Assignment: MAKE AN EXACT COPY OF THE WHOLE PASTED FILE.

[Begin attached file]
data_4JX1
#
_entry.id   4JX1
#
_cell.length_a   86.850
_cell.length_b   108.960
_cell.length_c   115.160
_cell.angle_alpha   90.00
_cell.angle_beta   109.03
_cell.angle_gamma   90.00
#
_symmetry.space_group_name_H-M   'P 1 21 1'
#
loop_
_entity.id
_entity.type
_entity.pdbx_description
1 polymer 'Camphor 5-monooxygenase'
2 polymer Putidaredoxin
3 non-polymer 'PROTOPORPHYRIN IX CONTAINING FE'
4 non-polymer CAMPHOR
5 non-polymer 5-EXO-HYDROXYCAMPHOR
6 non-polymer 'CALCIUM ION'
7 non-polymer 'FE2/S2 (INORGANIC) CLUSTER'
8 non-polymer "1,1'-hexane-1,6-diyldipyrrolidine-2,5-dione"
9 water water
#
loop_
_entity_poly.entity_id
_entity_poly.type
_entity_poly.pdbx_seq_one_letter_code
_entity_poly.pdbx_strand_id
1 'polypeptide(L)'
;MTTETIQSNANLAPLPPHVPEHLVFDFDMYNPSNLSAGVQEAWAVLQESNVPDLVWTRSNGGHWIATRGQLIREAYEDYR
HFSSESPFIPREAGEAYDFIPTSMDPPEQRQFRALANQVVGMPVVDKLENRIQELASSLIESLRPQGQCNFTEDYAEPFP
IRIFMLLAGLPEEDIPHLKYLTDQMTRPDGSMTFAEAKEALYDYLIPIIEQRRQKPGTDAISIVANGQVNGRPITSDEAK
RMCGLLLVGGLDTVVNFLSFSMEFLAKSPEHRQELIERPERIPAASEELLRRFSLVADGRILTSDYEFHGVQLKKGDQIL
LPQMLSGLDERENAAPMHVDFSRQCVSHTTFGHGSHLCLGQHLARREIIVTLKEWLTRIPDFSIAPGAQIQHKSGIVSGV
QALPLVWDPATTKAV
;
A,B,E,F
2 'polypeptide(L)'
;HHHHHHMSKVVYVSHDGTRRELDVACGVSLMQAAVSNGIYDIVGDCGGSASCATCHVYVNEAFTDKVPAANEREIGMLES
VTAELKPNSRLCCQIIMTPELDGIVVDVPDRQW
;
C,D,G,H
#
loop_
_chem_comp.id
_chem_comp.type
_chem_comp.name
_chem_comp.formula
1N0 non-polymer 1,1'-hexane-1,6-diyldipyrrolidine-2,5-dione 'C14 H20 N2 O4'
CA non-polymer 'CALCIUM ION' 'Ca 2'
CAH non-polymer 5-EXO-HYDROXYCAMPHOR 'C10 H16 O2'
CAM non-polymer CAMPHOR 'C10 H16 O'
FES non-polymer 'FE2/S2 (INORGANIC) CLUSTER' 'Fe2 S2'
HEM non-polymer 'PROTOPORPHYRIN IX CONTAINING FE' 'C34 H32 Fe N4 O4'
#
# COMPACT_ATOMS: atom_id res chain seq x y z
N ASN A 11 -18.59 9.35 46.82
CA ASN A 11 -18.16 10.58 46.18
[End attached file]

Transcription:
data_4JX1
#
_entry.id   4JX1
#
_cell.length_a   86.850
_cell.length_b   108.960
_cell.length_c   115.160
_cell.angle_alpha   90.00
_cell.angle_beta   109.03
_cell.angle_gamma   90.00
#
_symmetry.space_group_name_H-M   'P 1 21 1'
#
loop_
_entity.id
_entity.type
_entity.pdbx_description
1 polymer 'Camphor 5-monooxygenase'
2 polymer Putidaredoxin
3 non-polymer 'PROTOPORPHYRIN IX CONTAINING FE'
4 non-polymer CAMPHOR
5 non-polymer 5-EXO-HYDROXYCAMPHOR
6 non-polymer 'CALCIUM ION'
7 non-polymer 'FE2/S2 (INORGANIC) CLUSTER'
8 non-polymer "1,1'-hexane-1,6-diyldipyrrolidine-2,5-dione"
9 water water
#
loop_
_entity_poly.entity_id
_entity_poly.type
_entity_poly.pdbx_seq_one_letter_code
_entity_poly.pdbx_strand_id
1 'polypeptide(L)'
;MTTETIQSNANLAPLPPHVPEHLVFDFDMYNPSNLSAGVQEAWAVLQESNVPDLVWTRSNGGHWIATRGQLIREAYEDYR
HFSSESPFIPREAGEAYDFIPTSMDPPEQRQFRALANQVVGMPVVDKLENRIQELASSLIESLRPQGQCNFTEDYAEPFP
IRIFMLLAGLPEEDIPHLKYLTDQMTRPDGSMTFAEAKEALYDYLIPIIEQRRQKPGTDAISIVANGQVNGRPITSDEAK
RMCGLLLVGGLDTVVNFLSFSMEFLAKSPEHRQELIERPERIPAASEELLRRFSLVADGRILTSDYEFHGVQLKKGDQIL
LPQMLSGLDERENAAPMHVDFSRQCVSHTTFGHGSHLCLGQHLARREIIVTLKEWLTRIPDFSIAPGAQIQHKSGIVSGV
QALPLVWDPATTKAV
;
A,B,E,F
2 'polypeptide(L)'
;HHHHHHMSKVVYVSHDGTRRELDVACGVSLMQAAVSNGIYDIVGDCGGSASCATCHVYVNEAFTDKVPAANEREIGMLES
VTAELKPNSRLCCQIIMTPELDGIVVDVPDRQW
;
C,D,G,H
#
loop_
_chem_comp.id
_chem_comp.type
_chem_comp.name
_chem_comp.formula
1N0 non-polymer 1,1'-hexane-1,6-diyldipyrrolidine-2,5-dione 'C14 H20 N2 O4'
CA non-polymer 'CALCIUM ION' 'Ca 2'
CAH non-polymer 5-EXO-HYDROXYCAMPHOR 'C10 H16 O2'
CAM non-polymer CAMPHOR 'C10 H16 O'
FES non-polymer 'FE2/S2 (INORGANIC) CLUSTER' 'Fe2 S2'
HEM non-polymer 'PROTOPORPHYRIN IX CONTAINING FE' 'C34 H32 Fe N4 O4'
#
# COMPACT_ATOMS: atom_id res chain seq x y z
N ASN A 11 -18.59 9.35 46.82
CA ASN A 11 -18.16 10.58 46.18